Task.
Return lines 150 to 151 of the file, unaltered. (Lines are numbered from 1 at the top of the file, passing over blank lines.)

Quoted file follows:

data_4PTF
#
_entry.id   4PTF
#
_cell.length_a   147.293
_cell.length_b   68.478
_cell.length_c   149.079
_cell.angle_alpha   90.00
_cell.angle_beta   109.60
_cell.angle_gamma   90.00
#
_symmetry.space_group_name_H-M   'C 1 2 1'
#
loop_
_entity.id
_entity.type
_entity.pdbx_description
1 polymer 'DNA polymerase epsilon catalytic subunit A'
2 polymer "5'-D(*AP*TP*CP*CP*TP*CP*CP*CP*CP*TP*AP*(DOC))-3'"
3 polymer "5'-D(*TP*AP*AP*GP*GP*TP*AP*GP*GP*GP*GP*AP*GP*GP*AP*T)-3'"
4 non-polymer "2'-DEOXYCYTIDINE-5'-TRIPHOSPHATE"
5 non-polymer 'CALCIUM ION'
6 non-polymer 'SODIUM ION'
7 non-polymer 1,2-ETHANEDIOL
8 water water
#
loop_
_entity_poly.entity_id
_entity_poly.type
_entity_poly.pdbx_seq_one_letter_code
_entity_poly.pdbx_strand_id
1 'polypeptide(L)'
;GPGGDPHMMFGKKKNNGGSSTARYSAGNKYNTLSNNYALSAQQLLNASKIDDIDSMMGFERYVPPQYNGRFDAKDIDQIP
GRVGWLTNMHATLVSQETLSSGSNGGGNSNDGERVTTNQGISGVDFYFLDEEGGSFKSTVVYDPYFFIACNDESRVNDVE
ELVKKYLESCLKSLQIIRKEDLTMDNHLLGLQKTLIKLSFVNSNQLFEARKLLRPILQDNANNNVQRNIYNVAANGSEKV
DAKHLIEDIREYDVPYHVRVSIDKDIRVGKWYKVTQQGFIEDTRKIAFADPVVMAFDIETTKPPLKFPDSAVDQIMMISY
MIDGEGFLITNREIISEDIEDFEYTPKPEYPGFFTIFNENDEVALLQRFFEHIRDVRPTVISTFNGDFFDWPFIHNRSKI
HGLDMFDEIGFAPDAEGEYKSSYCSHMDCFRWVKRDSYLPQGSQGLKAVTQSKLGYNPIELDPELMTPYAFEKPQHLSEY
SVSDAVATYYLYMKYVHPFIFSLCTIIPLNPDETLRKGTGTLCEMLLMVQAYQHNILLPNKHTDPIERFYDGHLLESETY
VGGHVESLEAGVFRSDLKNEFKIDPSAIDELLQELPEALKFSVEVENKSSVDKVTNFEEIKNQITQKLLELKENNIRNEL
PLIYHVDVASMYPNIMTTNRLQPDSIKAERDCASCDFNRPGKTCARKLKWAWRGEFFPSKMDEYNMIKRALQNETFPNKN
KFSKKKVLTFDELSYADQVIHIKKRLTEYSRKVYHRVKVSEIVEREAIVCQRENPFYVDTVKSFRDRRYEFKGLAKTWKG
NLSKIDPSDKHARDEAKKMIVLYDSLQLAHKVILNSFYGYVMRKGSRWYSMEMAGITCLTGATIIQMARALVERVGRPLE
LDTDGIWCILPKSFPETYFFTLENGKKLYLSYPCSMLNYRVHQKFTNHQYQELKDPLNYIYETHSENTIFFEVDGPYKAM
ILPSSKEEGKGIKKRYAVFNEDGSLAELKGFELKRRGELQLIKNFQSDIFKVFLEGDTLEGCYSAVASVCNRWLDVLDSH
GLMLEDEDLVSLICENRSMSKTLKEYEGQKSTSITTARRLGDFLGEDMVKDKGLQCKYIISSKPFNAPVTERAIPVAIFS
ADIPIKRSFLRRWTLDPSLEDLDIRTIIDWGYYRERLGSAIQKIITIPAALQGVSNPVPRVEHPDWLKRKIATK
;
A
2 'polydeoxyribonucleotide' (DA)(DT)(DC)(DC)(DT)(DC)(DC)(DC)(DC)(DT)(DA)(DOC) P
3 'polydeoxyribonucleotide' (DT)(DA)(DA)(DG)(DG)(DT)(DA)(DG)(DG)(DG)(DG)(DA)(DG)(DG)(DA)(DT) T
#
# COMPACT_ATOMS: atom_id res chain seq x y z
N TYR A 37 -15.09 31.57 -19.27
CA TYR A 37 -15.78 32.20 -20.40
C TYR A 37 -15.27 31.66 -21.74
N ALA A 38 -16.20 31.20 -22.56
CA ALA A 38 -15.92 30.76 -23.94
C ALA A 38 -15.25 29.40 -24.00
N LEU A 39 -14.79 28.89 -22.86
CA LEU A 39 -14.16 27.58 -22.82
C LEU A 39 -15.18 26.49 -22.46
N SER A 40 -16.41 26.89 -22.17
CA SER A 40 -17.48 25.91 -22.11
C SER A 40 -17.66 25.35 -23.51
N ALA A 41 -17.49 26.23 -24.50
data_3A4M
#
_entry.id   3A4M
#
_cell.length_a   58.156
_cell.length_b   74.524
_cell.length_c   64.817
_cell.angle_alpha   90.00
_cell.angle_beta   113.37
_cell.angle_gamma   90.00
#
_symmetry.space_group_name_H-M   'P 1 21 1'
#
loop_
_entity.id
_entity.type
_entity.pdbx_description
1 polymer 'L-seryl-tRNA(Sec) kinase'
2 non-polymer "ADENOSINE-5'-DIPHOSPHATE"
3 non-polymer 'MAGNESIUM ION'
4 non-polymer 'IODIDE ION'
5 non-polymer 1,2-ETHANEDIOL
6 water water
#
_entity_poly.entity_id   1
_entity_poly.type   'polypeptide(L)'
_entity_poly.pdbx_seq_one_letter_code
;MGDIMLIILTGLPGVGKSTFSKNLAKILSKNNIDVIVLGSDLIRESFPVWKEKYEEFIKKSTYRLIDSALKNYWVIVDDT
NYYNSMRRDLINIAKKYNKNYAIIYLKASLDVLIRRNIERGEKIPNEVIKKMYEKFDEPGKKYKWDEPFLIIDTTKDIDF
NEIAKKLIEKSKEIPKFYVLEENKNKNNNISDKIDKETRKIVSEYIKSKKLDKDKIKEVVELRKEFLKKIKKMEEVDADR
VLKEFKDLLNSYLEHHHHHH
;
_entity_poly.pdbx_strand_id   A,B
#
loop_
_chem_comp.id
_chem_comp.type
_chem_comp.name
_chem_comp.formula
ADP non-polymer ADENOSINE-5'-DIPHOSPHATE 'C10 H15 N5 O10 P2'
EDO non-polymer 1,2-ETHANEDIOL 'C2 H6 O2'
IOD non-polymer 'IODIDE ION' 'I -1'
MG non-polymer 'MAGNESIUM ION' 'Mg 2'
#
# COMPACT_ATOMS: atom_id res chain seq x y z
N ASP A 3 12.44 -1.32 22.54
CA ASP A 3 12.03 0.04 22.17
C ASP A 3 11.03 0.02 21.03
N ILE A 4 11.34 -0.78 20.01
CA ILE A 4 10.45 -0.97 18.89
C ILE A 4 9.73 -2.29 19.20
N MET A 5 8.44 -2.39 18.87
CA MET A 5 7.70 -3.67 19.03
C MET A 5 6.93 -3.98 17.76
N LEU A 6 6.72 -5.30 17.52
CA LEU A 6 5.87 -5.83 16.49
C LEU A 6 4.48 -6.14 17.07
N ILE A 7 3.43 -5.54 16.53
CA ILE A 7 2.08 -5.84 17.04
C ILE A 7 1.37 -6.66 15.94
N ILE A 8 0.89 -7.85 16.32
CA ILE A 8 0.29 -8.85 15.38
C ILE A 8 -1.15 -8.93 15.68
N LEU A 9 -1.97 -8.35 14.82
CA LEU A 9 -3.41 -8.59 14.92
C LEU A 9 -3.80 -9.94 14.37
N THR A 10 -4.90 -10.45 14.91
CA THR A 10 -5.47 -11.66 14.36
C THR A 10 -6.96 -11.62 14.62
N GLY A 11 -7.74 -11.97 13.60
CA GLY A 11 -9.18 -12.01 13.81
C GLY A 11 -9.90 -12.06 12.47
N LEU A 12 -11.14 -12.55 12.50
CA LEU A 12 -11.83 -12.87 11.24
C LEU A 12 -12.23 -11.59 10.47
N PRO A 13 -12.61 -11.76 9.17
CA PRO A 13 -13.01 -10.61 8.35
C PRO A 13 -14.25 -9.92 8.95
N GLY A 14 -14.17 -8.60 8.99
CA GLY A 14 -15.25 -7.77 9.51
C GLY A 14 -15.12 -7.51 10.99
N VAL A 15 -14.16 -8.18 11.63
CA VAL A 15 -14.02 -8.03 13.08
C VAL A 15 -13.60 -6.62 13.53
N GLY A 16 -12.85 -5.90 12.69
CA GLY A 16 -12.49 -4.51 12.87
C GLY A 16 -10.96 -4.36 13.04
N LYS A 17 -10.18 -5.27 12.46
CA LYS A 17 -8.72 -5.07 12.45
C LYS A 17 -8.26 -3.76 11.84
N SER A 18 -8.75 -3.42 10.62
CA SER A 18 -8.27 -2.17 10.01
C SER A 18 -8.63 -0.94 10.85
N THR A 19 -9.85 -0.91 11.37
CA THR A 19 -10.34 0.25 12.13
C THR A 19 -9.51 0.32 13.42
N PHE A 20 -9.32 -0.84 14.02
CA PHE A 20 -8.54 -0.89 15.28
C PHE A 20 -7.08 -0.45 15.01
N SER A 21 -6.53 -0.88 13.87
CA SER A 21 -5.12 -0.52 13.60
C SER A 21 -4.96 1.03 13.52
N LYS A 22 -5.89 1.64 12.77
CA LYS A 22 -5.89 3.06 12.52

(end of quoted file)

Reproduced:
C VAL A 15 -13.60 -6.62 13.53
N GLY A 16 -12.85 -5.90 12.69